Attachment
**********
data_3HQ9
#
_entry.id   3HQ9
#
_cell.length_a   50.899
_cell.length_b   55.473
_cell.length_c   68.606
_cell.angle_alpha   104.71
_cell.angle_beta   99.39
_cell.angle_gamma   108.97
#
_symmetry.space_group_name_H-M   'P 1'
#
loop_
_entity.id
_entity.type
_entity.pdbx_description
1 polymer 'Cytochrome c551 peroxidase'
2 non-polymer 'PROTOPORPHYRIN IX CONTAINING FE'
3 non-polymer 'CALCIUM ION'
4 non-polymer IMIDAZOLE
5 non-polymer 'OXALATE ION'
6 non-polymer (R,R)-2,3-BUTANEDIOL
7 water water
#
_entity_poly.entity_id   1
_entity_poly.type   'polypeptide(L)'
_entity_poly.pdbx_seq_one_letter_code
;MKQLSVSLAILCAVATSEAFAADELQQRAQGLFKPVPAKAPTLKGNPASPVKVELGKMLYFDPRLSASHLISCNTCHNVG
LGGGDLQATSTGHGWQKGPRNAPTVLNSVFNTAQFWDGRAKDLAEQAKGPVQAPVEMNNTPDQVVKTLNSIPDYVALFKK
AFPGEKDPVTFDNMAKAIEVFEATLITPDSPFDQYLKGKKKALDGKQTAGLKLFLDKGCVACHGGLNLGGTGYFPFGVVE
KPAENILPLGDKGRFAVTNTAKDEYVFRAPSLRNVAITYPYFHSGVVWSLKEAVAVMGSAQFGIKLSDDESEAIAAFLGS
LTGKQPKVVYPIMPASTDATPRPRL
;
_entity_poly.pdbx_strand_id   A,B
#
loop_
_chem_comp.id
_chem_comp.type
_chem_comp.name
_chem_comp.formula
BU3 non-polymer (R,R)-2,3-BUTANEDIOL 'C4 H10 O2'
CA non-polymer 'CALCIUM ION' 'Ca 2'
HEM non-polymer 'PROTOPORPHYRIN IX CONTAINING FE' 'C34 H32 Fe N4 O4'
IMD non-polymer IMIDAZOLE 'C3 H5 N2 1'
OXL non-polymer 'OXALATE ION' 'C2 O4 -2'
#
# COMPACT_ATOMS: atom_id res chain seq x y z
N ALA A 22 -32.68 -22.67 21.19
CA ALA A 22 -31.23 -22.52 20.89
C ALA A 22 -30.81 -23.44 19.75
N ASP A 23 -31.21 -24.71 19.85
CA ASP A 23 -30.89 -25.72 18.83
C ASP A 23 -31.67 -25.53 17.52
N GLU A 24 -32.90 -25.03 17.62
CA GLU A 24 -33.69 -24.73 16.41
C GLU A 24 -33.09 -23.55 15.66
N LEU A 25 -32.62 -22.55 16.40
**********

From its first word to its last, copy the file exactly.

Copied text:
data_3HQ9
#
_entry.id   3HQ9
#
_cell.length_a   50.899
_cell.length_b   55.473
_cell.length_c   68.606
_cell.angle_alpha   104.71
_cell.angle_beta   99.39
_cell.angle_gamma   108.97
#
_symmetry.space_group_name_H-M   'P 1'
#
loop_
_entity.id
_entity.type
_entity.pdbx_description
1 polymer 'Cytochrome c551 peroxidase'
2 non-polymer 'PROTOPORPHYRIN IX CONTAINING FE'
3 non-polymer 'CALCIUM ION'
4 non-polymer IMIDAZOLE
5 non-polymer 'OXALATE ION'
6 non-polymer (R,R)-2,3-BUTANEDIOL
7 water water
#
_entity_poly.entity_id   1
_entity_poly.type   'polypeptide(L)'
_entity_poly.pdbx_seq_one_letter_code
;MKQLSVSLAILCAVATSEAFAADELQQRAQGLFKPVPAKAPTLKGNPASPVKVELGKMLYFDPRLSASHLISCNTCHNVG
LGGGDLQATSTGHGWQKGPRNAPTVLNSVFNTAQFWDGRAKDLAEQAKGPVQAPVEMNNTPDQVVKTLNSIPDYVALFKK
AFPGEKDPVTFDNMAKAIEVFEATLITPDSPFDQYLKGKKKALDGKQTAGLKLFLDKGCVACHGGLNLGGTGYFPFGVVE
KPAENILPLGDKGRFAVTNTAKDEYVFRAPSLRNVAITYPYFHSGVVWSLKEAVAVMGSAQFGIKLSDDESEAIAAFLGS
LTGKQPKVVYPIMPASTDATPRPRL
;
_entity_poly.pdbx_strand_id   A,B
#
loop_
_chem_comp.id
_chem_comp.type
_chem_comp.name
_chem_comp.formula
BU3 non-polymer (R,R)-2,3-BUTANEDIOL 'C4 H10 O2'
CA non-polymer 'CALCIUM ION' 'Ca 2'
HEM non-polymer 'PROTOPORPHYRIN IX CONTAINING FE' 'C34 H32 Fe N4 O4'
IMD non-polymer IMIDAZOLE 'C3 H5 N2 1'
OXL non-polymer 'OXALATE ION' 'C2 O4 -2'
#
# COMPACT_ATOMS: atom_id res chain seq x y z
N ALA A 22 -32.68 -22.67 21.19
CA ALA A 22 -31.23 -22.52 20.89
C ALA A 22 -30.81 -23.44 19.75
N ASP A 23 -31.21 -24.71 19.85
CA ASP A 23 -30.89 -25.72 18.83
C ASP A 23 -31.67 -25.53 17.52
N GLU A 24 -32.90 -25.03 17.62
CA GLU A 24 -33.69 -24.73 16.41
C GLU A 24 -33.09 -23.55 15.66
N LEU A 25 -32.62 -22.55 16.40